Protection of Businesses
Servicemembers are relieved of financial obligation from the creditor if they own a small business with non-business assets, military pay, business debts if they are on active duty.
Termination of Lease Agreements
A written notice of termination may be submitted to terminate a residential, agricultural, professional, or business lease if this lease was entered before starting the military service, upon receiving a permanent change of station orders or orders to deploy (with a unit or individually) to support a military operation that exceeds 90 days.
Termination of Phone Services
The termination of cellphone services or even phone exchange services are allowed if the contract was entered before receiving active military orders to relocate for over 90 days to a new location which is not supported within the phone contract.
Protection From Property Repossessions
Repossession of property is prohibited without a court order, whether it is due to nonpayment or contract termination for payment gaps before or during a period of active duty.
Professional Liability Insurance
Service members who also work as professionals in other fields such as healthcare or legal services are allowed to suspend their professional liability insurance contract by writing a request to their insurance carrier. Once the insurance is suspended, premium payments do not have to be paid, and any premium payments made while on active military service should be refunded by the carrier. But the servicemember is allowed to reinstate their suspended insurance by writing a request within 30 days of returning from their active military service.
Protection with Life Insurance Coverage
Military personnel are protected against terminations of required premium payments from life insurance companies if they are on active duty. However, the increase premium payments based on the age in an individual term insurance is not within the SCRA regulations. Insurance carriers may also restrict the coverage provided for certain activities that are required from military service.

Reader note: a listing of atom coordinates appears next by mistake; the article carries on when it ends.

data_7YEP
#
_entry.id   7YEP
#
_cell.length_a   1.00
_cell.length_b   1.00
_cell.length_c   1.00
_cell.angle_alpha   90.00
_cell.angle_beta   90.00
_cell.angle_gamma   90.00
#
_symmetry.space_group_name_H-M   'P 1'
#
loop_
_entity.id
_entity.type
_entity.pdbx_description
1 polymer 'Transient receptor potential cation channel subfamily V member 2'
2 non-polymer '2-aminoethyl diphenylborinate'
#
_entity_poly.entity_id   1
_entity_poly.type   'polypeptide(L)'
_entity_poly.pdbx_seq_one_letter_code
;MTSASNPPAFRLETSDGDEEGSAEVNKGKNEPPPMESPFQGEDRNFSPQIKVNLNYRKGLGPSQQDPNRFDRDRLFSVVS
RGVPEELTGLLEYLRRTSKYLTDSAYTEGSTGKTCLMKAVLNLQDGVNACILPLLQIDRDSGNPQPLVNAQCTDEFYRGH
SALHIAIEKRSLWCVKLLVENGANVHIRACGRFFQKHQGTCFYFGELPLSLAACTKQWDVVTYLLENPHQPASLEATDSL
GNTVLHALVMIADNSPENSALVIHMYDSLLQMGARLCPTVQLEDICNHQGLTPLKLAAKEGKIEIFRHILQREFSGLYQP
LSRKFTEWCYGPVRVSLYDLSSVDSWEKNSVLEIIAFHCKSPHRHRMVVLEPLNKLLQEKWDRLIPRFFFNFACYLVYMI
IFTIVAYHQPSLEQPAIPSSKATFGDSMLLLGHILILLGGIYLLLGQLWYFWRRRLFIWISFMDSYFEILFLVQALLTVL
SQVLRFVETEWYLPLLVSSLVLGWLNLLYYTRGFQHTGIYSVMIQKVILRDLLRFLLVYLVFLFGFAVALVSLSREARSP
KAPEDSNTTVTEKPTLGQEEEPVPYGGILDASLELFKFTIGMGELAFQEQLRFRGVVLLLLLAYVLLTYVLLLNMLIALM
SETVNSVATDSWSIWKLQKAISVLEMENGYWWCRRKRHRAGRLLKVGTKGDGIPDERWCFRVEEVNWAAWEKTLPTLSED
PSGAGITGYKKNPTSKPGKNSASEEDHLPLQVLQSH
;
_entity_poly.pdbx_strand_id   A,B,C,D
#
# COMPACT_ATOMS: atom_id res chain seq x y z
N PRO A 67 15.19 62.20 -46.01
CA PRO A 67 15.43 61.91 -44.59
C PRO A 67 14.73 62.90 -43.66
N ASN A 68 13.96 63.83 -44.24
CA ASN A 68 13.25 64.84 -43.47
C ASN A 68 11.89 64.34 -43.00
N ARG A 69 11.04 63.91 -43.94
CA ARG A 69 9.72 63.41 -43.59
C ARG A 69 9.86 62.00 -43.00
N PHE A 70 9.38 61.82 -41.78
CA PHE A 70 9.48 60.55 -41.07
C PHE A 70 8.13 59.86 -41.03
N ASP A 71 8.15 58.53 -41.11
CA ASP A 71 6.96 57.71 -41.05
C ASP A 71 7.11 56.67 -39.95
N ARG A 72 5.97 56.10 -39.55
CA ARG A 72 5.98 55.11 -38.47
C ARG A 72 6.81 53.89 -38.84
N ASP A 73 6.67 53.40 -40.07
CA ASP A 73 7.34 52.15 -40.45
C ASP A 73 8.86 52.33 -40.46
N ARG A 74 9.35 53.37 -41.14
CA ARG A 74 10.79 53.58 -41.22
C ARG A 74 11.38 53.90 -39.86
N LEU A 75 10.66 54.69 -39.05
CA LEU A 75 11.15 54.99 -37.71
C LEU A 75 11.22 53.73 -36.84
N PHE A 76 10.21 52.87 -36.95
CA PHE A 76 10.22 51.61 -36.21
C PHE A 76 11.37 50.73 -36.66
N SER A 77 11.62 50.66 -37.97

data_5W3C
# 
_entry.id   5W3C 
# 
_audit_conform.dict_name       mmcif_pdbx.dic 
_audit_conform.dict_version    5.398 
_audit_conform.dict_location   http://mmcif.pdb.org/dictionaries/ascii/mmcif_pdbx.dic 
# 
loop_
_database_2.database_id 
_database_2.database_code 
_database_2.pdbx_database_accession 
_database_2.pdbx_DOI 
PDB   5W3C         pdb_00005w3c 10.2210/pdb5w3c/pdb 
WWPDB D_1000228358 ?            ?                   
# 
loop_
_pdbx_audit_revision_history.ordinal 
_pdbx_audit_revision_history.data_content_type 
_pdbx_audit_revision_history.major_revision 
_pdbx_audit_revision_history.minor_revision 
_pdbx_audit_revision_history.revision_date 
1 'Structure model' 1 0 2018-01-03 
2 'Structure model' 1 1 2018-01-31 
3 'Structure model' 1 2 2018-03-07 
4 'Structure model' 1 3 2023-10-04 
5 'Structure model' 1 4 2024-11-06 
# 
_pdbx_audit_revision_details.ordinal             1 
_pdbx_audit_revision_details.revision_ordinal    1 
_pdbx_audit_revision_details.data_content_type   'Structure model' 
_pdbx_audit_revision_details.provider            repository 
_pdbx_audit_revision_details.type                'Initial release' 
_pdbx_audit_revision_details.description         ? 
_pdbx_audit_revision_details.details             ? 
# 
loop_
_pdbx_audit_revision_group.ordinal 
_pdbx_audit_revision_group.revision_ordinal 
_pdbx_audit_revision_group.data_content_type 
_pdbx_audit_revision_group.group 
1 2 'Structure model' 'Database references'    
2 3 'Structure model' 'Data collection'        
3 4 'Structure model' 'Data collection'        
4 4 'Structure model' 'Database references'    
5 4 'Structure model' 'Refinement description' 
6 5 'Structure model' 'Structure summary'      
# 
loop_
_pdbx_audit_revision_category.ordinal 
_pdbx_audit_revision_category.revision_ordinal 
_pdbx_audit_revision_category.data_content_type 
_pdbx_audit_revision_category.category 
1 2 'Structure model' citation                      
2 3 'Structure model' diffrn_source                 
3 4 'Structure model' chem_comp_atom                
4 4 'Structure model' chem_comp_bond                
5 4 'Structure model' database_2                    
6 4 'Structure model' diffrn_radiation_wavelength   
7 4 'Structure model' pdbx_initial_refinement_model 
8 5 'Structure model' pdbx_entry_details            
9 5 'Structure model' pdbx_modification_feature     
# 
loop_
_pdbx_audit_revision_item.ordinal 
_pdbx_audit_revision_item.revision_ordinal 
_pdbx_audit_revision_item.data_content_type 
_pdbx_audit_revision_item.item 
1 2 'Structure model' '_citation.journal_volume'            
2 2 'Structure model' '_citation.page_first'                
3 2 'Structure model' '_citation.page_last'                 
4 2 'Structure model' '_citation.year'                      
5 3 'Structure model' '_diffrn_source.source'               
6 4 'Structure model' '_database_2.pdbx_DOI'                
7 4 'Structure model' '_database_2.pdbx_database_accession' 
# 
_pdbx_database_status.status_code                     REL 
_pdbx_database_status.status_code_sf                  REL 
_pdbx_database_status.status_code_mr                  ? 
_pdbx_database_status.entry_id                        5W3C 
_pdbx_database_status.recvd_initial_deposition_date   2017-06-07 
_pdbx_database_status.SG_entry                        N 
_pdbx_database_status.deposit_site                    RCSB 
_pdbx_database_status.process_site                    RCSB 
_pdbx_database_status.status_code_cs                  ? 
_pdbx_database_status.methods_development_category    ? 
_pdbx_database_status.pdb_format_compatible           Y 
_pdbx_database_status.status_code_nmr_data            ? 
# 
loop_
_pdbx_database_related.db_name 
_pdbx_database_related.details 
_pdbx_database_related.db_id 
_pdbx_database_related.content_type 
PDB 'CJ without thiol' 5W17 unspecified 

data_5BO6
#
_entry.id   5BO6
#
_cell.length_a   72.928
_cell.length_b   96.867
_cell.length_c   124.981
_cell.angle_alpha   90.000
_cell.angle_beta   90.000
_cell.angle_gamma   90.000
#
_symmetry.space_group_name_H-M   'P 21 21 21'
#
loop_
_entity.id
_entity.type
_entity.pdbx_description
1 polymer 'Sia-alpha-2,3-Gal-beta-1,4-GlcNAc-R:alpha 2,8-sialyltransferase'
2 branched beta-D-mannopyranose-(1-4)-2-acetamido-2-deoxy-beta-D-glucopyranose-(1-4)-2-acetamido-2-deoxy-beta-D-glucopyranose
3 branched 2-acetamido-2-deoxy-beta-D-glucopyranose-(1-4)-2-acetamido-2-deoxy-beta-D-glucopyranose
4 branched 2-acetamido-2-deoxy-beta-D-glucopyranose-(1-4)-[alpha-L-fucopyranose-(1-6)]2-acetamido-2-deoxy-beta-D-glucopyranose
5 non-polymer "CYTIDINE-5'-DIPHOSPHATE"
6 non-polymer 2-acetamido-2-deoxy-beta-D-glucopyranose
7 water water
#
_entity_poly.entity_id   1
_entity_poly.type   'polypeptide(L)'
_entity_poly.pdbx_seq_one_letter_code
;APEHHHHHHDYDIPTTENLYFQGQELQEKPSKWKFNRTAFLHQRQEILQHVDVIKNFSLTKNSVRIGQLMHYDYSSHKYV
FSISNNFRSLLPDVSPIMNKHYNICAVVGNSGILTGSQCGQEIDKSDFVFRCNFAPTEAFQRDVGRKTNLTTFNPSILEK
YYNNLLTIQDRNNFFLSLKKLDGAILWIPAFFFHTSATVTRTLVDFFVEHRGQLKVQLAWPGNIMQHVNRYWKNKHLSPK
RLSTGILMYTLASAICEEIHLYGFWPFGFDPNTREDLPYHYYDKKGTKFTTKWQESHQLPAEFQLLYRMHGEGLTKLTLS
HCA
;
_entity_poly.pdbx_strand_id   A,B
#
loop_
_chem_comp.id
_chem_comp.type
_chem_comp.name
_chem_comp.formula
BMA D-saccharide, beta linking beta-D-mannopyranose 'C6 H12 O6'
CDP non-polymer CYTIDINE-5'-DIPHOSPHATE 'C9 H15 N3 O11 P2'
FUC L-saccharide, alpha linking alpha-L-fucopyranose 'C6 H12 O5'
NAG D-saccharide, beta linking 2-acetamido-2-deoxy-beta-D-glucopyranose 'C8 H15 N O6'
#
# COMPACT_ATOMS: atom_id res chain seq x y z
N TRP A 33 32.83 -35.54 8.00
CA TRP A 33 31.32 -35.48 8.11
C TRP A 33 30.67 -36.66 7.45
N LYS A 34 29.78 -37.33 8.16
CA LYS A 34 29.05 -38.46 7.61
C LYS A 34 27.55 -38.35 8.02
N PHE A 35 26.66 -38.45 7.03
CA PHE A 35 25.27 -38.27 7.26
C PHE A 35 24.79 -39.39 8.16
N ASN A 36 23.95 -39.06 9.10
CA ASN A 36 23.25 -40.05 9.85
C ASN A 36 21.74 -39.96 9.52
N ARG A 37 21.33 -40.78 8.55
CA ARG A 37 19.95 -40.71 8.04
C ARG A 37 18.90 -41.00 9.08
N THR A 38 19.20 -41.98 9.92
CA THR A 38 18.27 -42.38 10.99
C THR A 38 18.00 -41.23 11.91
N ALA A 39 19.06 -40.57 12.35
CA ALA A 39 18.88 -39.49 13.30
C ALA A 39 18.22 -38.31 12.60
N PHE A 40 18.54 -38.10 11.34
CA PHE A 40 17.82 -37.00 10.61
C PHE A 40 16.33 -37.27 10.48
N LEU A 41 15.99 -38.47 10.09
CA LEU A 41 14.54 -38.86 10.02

Similar to the tax residency benefit, the residency for voting purposes for state, federal, or local voting rights will be protected despite a servicemember’s absence due to periods of active duty. Protections may also apply to a servicemember’s spouse.
What Are Some SCRA Benefits For Active Service Credit Card Holders?
There are a couple of benefits for credit card holders, since the SCRA limits the amount of interest rate that is charged on some financial contracts to no more than 6% per year. These contracts can be for credit cards and mortgages. With the SCRA the interest rate will be capped at 6% per year which is certainly a great benefit.
To obtain this, the servicemember should provide his or her creditor with a written notice and a copy of their military orders. This copy can be any appropriate indicator of their military service. An official letter from their commanding office will suffice. The paperwork including the written notice and proof of military service should be handed to the creditor no later than 180 days since the end of the service member’s period of active duty.
Creditors are then required by law to forgive and not defer the interest that is greater than 6% per annum, retroactively. They are not allowed to accelerate the principal payment in response to the service member’s request for the 6% cap.
Can You Waive Your Rights Under The SCRA?
Interestingly enough, the SCRA makes it possible for servicemembers to waive their rights. A written agreement or waiver is valid if it is signed during or after the period of military service. Signing the waiver for SCRA rights before entering a period of military service will make it invalid. The format of the waiver is important. Generally, the waiver cannot be a clause in an agreement, but has to be in the form of a stand-alone document
Of course, before the waiver is signed, all documents and provisions should be carefully read and understood with the advice of a knowledgeable legal officer or qualified attorney.
The Bottom Line
It is beneficial to know the different protections you can have under the SCRA benefits, which can greatly help financial responsibilities by providing education and private student loans, home equity loans, vehicle loans, any ongoing periodic payments, interest rate reduction, existing credit, credit card debt, among many more.
If you are a servicemember or dependent of one and believe that your SCRA rights have been violated, you may seek assistance from a local US Armed Forces legal assistance program first.